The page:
Novice 100m sprinter must be able to recognise, understand and train to negotiate five interconnected components of the 100m, each of which has its own distinct technical requirement if he/she is to become a competent performer and maximise his/her true competition potential. Each component must be learned and rehearsed as separate and eventually as integrated functioning parts within the overall framework of the 100m sprint performance.
These five components are:
- Reaction time
- Clearance ability
- Acceleration to maximum velocity
- Maintenance of horizontal speed
Here are the brief overview of these five components to guide the less experienced athlete and/or coach in their approach to training.
The athlete is required to make a conscious but rapid physical response, through appropriate coordinated joint actions, to the external stimulus of the starting pistol which allows a smooth clearance of the starting blocks. Reaction time is measured by the time taken between the introduction of the stimulus and the first muscular reaction or movement performed by the athlete. This ability to react rapidly to a previously known but unexpected signal is an inherited feature which is trainable through specific ‘reactivity training ‘drills and other practices aimed at reducing response time. The impulse may be introduced by means of sight, sound, or touch. Through high repetition the athlete can improve the reaction time.
The ability to clear the starting-blocks cleanly and powerfully is crucial to the 100m sprint performance. Much of this ability depends on the athlete adopting a mechanically sound starting position and generating great power in order to overcome inertial and frictional forces in the opening strides.
Inertial force is greatest against a stationary object (e.g. a sprinter in the starting position) and, to overcome this, the force applied against it must be greater.
Hence, the sprinter must use an explosive driving action to cause an initial, powerful movement. The greater the force applied in driving from the starting blocks, the greater will be the initial velocity produced by the athlete.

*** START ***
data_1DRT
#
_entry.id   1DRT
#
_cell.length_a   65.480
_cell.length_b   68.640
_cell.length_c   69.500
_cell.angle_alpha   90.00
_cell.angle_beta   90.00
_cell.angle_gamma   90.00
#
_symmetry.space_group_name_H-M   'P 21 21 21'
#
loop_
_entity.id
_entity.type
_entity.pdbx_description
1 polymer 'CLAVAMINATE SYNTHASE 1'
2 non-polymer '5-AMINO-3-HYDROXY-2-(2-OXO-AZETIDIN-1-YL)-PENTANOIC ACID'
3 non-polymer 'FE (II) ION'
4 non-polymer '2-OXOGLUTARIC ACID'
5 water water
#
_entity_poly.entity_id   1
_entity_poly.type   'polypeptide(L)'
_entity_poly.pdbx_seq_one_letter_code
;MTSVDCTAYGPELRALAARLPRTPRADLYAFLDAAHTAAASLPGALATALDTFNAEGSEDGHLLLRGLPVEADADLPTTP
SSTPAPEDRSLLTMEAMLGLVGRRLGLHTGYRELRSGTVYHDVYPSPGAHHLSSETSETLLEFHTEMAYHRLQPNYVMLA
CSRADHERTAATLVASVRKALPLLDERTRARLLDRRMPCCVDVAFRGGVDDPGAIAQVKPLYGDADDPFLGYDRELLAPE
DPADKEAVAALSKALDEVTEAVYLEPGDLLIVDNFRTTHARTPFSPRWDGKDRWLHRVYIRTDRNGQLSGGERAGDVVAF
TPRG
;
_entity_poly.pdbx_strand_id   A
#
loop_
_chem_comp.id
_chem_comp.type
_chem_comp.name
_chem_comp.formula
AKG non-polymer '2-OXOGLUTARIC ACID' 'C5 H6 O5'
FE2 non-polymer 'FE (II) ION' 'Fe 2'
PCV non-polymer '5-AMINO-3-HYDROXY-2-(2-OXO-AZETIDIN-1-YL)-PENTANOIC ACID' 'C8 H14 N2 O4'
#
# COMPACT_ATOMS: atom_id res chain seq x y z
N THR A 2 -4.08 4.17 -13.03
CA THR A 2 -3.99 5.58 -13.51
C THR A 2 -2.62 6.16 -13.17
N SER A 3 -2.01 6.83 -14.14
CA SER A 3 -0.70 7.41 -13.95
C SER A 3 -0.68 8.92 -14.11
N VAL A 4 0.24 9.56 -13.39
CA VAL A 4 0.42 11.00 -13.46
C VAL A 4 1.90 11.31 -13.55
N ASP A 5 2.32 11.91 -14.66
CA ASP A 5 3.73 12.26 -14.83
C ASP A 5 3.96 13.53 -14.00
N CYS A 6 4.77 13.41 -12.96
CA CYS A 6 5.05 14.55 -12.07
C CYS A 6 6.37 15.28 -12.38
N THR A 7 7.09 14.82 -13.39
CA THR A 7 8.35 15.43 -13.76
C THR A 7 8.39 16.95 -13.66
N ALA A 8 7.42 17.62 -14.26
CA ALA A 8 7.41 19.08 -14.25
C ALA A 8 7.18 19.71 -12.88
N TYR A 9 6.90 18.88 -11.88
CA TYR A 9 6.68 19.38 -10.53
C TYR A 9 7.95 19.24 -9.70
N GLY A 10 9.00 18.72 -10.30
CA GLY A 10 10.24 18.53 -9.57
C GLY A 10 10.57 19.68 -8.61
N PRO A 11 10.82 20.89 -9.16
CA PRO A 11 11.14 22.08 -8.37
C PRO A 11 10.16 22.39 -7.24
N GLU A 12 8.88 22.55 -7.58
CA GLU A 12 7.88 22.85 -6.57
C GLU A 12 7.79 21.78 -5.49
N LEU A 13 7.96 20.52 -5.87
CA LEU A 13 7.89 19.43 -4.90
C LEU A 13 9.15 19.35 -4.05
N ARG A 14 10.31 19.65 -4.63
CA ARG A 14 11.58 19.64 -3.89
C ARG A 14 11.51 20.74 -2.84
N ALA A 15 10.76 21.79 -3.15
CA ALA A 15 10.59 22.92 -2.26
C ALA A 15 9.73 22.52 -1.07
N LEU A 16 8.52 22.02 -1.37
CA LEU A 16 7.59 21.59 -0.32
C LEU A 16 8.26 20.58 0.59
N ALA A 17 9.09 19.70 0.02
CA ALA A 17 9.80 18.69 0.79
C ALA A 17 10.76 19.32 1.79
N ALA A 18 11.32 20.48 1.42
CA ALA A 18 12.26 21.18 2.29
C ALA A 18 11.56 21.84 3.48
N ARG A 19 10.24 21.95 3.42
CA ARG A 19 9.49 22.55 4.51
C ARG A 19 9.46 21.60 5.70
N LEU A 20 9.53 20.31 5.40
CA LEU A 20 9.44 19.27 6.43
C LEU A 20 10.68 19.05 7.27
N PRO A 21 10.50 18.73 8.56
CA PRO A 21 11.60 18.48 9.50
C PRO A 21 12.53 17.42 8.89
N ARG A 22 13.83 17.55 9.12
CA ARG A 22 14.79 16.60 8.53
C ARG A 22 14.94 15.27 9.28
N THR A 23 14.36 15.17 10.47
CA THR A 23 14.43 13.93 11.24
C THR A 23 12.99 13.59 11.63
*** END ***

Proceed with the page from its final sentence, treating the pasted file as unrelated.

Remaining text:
Acceleration to maximum velocity:
In the 100m sprint performance, it is essential that the athlete accelerates to maximum velocity in as short a time as possible. However, the longer it takes the athlete to reach maximum velocity the greater the potential for the sprinter to reach higher maximum velocities. Hence the importance of an effective acceleration phase in producing the highest maximum velocity. In the quest to achieve optimal maximum velocity the sprinter must, in the early strides, maintain a low body position with as much of his/her upper body above and forward of his centre of mass as practicable, gradually bringing his/her centre of mass higher until in the upright postural position characteristic of maximum velocity sprinting.
The athlete through a combination of faster cadence and increased stride length produces a greater velocity and should be encouraged to focus on a sense of growing horizontal velocity (i.e., ‘running over the ground’).
In the acceleration phase, there should be an emphasis on work performed behind the body until maximum velocity is achieved (reached) and full running height is apparent.
In a proficient (skill or expert) sprinter, these two features will be seen to occur without abrupt changes in posture.
Maintenance of horizontal speed:
Maintenance of horizontal speed may be achieved through a well-rehearsed striding technique, which allows an equal emphasis on work performed behind and in front of the centre of mass. With the inhibiting factors of braking forces effectively managed by emphasising the maintenance of high stride cadence and an effective stride length, the optimal stride cadence/stride length relationship is maximised. There is a feeling of bounce in the lower limbs as the athlete embarks on a brief period of flight in the recovery phase of each rapid stride.
In this final component, it is necessary for the athlete to resist an inevitable decline in velocity, which is likely to occur in the final 25m of the competition performance. To accomplish this, a further slight modification of technique is required, with an emphasis on work performed in front of the body. The purpose of this technical adjustment is to lighten and reduce the duration of foot-strike and sustain the rate of cadence in the tiring legs. The novice athlete should recognise that relaxation in a state of physical and mental fatigue is not only desirable, but also crucial to the overall integrity of the sprint performance.
In conclusion, the development of the five key individual and sequential components of the 100m outlined above requires specific training and development. The athlete should be encouraged to understand the importance of each component and how to develop the capacity to optimally perform each component.